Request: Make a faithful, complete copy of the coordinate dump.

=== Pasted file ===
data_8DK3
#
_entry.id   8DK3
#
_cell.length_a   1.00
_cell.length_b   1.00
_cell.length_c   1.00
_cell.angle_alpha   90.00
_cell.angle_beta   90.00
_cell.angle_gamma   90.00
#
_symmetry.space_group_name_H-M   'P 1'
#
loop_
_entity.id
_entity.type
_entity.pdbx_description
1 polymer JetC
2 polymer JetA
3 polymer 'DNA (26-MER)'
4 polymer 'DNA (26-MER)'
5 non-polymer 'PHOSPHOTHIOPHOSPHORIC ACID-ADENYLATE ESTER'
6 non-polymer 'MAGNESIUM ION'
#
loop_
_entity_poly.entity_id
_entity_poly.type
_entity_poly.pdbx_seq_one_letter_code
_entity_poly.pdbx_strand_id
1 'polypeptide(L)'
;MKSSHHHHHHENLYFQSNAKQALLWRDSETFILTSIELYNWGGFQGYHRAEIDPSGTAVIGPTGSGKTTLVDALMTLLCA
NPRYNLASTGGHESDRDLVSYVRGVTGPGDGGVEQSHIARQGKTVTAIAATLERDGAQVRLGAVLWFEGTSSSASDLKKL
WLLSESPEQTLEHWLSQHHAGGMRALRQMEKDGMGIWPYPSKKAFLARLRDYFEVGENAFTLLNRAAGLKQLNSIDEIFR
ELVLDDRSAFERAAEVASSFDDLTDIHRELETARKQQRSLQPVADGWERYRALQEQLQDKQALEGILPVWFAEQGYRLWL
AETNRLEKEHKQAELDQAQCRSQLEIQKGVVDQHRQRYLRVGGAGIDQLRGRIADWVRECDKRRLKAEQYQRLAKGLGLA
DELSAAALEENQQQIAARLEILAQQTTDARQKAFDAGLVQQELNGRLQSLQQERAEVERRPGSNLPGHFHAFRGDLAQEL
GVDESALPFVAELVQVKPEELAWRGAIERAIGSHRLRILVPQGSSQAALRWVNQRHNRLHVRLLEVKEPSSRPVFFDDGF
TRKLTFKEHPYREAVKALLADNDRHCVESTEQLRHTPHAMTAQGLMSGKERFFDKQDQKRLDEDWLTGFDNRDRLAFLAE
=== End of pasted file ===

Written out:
data_8DK3
#
_entry.id   8DK3
#
_cell.length_a   1.00
_cell.length_b   1.00
_cell.length_c   1.00
_cell.angle_alpha   90.00
_cell.angle_beta   90.00
_cell.angle_gamma   90.00
#
_symmetry.space_group_name_H-M   'P 1'
#
loop_
_entity.id
_entity.type
_entity.pdbx_description
1 polymer JetC
2 polymer JetA
3 polymer 'DNA (26-MER)'
4 polymer 'DNA (26-MER)'
5 non-polymer 'PHOSPHOTHIOPHOSPHORIC ACID-ADENYLATE ESTER'
6 non-polymer 'MAGNESIUM ION'
#
loop_
_entity_poly.entity_id
_entity_poly.type
_entity_poly.pdbx_seq_one_letter_code
_entity_poly.pdbx_strand_id
1 'polypeptide(L)'
;MKSSHHHHHHENLYFQSNAKQALLWRDSETFILTSIELYNWGGFQGYHRAEIDPSGTAVIGPTGSGKTTLVDALMTLLCA
NPRYNLASTGGHESDRDLVSYVRGVTGPGDGGVEQSHIARQGKTVTAIAATLERDGAQVRLGAVLWFEGTSSSASDLKKL
WLLSESPEQTLEHWLSQHHAGGMRALRQMEKDGMGIWPYPSKKAFLARLRDYFEVGENAFTLLNRAAGLKQLNSIDEIFR
ELVLDDRSAFERAAEVASSFDDLTDIHRELETARKQQRSLQPVADGWERYRALQEQLQDKQALEGILPVWFAEQGYRLWL
AETNRLEKEHKQAELDQAQCRSQLEIQKGVVDQHRQRYLRVGGAGIDQLRGRIADWVRECDKRRLKAEQYQRLAKGLGLA
DELSAAALEENQQQIAARLEILAQQTTDARQKAFDAGLVQQELNGRLQSLQQERAEVERRPGSNLPGHFHAFRGDLAQEL
GVDESALPFVAELVQVKPEELAWRGAIERAIGSHRLRILVPQGSSQAALRWVNQRHNRLHVRLLEVKEPSSRPVFFDDGF
TRKLTFKEHPYREAVKALLADNDRHCVESTEQLRHTPHAMTAQGLMSGKERFFDKQDQKRLDEDWLTGFDNRDRLAFLAE